Tunneling electrons

A strong laser pulse (red in the photo) is superimposed with a pulse of twice the light frequency (blue). Both pulses are focused on a metal tip via a parabolic mirror (left). The emitted electrons (not visible) are detected according to their energy. A repetition of this measurement with different temporal offset of the laser fields makes it possible to trace back to the emission time window. Image: FAU/Tobias Boolakee, Philip Dienstbier

FAU physicists measure and control electron release from metals in the attosecond range.

By superimposing two laser fields of different strengths and frequency, the electron emission of metals can be measured and controlled precisely to a few attoseconds. Physicists from FAU, the University of Rostock and the University of Konstanz have shown that this is the case.

The findings could lead to new quantum-mechanical insights and enable electronic circuits that are a million times faster than today.

The researchers have now published their findings in the journal Nature.

Light is capable of releasing electrons from metal surfaces. This observation was already made in the first half of the 19th century by Alexandre Edmond Becquerel and later confirmed in various experiments, among others by Heinrich Hertz and Wilhelm Hallwachs.

Since the photoelectric effect could not be reconciled with the light wave theory, Albert Einstein came to the conclusion that light must consist not only of waves, but also of particles. He laid the foundation for quantum mechanics.

Strong laser light allows electrons to tunnel

Strong laser pulses (red in the graphic) are superimposed with pulses of twice the light frequency (blue). Both pulses are focused on a metal tip and emitted electrons (spheres). The time window in which most electrons were emitted (high spherical density) could now be precisely determined for the first time. For this purpose, the number of electrons and their energy are measured at different temporal offset of the laser fields, which allows the scientists to pinpoint the emission time window.
Graphic: Ella Marou/FAU, Philip Dienstbier

With the development of laser technology, research into the photoelectric effect has gained a new impetus. “Today, we can produce extremely strong and ultrashort laser pulses in a wide variety of spectral colors,” explains Prof. Dr. Peter Hommelhoff, Chair for Laser Physics at the Department of Physics at FAU. “This inspired us to capture and control the duration and intensity of the electron release of metals with greater accuracy.“

So far, scientists have only been able to determine laser-induced electron dynamics precisely in gases – with an accuracy of a few attoseconds. Quantum dynamics and emission time windows have not yet been measured on solids.

This is exactly what the researchers at FAU, the University of Rostock and the University of Konstanz have now succeeded in doing for the first time. They used a special strategy for this: Instead of just a strong laser pulse, which emits the electrons a pointy tungsten tip, they also used a second weaker laser with twice the frequency.

“In principle, you have to know that with very strong laser light, the individual photons are no longer responsible for the release of the electrons, but rather the electric field of the laser,” explains Dr. Philip Dienstbier, a research associate at Peter Hommelhoff’s chair and leading author of the study. “The electrons then tunnel through the metal interface into the vacuum.”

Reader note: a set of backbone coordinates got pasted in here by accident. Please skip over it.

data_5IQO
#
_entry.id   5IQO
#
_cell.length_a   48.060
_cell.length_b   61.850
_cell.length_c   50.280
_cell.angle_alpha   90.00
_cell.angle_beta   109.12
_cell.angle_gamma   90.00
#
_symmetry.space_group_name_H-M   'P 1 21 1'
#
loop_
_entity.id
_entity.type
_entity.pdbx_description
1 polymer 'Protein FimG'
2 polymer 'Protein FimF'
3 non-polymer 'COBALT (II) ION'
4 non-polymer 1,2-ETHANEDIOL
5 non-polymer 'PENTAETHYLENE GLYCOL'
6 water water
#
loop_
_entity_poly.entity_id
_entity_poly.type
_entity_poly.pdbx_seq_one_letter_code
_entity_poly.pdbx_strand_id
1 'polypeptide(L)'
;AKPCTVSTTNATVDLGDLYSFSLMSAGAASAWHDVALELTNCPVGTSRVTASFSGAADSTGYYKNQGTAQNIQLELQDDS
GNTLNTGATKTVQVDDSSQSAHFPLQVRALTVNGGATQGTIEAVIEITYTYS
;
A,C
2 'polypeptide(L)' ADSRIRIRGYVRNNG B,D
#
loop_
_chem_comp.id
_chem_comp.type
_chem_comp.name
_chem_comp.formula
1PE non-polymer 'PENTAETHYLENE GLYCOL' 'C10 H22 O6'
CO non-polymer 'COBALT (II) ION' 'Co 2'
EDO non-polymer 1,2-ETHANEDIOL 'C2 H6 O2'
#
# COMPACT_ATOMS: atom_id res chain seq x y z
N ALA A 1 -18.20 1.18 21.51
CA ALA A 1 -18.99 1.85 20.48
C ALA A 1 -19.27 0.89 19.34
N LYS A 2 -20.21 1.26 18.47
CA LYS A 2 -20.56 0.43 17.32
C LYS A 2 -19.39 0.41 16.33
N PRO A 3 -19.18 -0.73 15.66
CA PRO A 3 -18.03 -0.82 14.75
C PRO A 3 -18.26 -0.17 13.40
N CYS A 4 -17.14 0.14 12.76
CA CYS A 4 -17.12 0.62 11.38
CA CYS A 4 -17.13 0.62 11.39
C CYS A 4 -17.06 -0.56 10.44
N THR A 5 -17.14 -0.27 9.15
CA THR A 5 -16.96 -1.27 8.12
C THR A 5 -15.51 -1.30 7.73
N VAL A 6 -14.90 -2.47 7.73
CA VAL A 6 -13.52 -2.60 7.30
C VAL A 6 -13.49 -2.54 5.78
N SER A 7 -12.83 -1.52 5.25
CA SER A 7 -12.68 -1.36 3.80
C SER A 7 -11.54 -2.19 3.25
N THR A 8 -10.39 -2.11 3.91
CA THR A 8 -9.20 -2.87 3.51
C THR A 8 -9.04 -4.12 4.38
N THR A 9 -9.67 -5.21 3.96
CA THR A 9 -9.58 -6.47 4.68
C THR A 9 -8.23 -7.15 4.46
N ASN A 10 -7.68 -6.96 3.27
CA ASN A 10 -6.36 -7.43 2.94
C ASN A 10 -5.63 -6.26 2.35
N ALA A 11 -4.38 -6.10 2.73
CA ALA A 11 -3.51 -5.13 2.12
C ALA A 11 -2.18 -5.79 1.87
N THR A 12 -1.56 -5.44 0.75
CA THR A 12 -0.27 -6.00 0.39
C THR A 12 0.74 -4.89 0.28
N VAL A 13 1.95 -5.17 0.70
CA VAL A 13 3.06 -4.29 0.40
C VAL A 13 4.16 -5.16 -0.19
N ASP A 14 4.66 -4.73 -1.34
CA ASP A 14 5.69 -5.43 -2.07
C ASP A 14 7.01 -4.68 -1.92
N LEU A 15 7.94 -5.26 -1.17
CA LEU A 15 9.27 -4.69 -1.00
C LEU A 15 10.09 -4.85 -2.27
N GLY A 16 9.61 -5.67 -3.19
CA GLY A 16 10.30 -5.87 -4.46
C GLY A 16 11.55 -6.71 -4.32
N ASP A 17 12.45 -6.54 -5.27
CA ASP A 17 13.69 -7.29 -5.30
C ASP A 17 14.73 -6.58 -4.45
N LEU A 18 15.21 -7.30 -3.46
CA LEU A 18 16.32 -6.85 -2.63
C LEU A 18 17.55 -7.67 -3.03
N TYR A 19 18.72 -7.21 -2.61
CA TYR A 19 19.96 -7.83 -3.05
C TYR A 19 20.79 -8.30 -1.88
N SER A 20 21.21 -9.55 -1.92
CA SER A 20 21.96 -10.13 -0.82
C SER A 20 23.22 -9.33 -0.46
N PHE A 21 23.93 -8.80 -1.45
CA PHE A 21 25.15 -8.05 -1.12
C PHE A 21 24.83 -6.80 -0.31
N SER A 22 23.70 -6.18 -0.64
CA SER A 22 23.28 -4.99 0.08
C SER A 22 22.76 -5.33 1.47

By deliberately superimposing the two light waves, physicists can control the shape and strength of the laser field – and thus also the emission of the electrons.

Circuits a million times faster

In the experiment, the researchers were able to determine the duration of the electron flow to 30 attoseconds – thirty billionths of a billionth of a second. This ultra-precise limitation of the emission time window could advance basic and application-related research in equal measure.

“The phase shift of the two laser pulses allows us to gain deeper insights into the tunnel process and the subsequent movement of the electron in the laser field,” says Philip Dienstbier. “This enables new quantum mechanical insights into both the emission from the solid state body and the light fields used.”

The most important field of application is light-field-driven electronics: With the proposed two-color method, the laser light can be modulated in such a way that an exactly defined sequence of electron pulses and thus of electrical signals could be generated. Dienstbier: “In the foreseeable future, it will be possible to integrate the components of our test setup – light sources, metal tip, electron detector – into a microchip.“

Complex circuits with bandwidths up to the petahertz range are then conceivable – that would be almost a million times faster than current electronics.

* https://www.nature.com/articles/s41586-023-05839-6

Further information

Dr. Philip Dienstbier
Chair for Laser Physics
Phone: +49 9131 85 28874

Prof. Dr. Peter Hommelhoff
Chair for Laser Physics
Phone: +49 9131 85 27090




Media Contact

Blandina Mangelkramer Presse und Kommunikation
Friedrich-Alexander-Universität Erlangen-Nürnberg

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